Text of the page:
Amid outbreaks, federal government announces $25 million to promote vaccination
Published Thursday, April 11, 2019 1:51PM EDT
Last Updated Thursday, April 11, 2019 7:55PM EDT
With Canada’s vaccination rates dipping, the federal health ministry announced on Thursday it will dedicate $25 million over five years to ensure more parents are getting their children inoculated against disease like measles.
While the current Canadian vaccination rate stands at around 90 per cent, Health Minister Ginette Petitpas Taylor said the goal is to raise that to 95 per cent. She lamented the amount of anti-vaccination posts making their way around social media and said some of the money will go towards combatting that misinformation.
The announcement comes as new cases of measles are being reported throughout North America. In the United States there have been over 450 cases this year, the highest since 2014. An Ottawa woman who is battling cancer urged Canadians to get vaccinated after contracting measles in March.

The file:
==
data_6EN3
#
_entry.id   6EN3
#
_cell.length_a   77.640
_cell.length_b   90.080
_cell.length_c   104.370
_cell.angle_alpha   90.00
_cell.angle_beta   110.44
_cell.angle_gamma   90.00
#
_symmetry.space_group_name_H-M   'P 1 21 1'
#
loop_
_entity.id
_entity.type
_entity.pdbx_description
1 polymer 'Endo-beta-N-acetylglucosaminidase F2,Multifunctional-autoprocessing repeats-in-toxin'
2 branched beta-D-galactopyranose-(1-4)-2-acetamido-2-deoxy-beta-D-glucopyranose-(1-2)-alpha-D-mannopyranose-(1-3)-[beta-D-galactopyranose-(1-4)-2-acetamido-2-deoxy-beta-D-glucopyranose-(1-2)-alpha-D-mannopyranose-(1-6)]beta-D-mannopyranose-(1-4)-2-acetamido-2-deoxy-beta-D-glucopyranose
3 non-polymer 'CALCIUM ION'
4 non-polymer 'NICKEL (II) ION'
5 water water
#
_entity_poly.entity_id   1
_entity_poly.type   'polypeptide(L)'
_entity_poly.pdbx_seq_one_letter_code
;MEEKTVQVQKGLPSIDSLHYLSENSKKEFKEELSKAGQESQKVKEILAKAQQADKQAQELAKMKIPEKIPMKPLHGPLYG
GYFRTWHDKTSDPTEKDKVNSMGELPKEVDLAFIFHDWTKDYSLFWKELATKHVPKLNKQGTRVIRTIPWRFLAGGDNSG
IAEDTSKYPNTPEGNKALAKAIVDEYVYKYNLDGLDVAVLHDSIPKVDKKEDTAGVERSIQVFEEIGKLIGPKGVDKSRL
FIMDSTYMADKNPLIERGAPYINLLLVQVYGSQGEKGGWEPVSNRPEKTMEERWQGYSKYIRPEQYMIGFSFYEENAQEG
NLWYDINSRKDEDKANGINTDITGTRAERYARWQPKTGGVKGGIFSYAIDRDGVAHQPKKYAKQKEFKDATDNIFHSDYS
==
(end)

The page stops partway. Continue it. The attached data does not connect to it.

In Montreal, the McGill University Health Centre warned patients last week that an employee had been working there between March 23 and 27 while being contagious with the disease. On Thursday, The Gazette reported that 15 MUHC employees had been sent home due to possible exposure. An MUHC spokesperson wouldn’t confirm or deny that number but said 43 employees have been asked for proof of vaccination against measles.
Immunologist Claire Trottier said vaccinating against measles is important because of how easily the disease can spread.
“It is extraordinarily infectious. I would say it’s, if not the most infectious disease, very, very highly infectious,” she said. “In a population that is unvaccinated, it can travel very rapidly and it’s also transmissible before symptoms appear which makes it more difficult to control infections when somebody can transmit it without showing any signs of the disease.”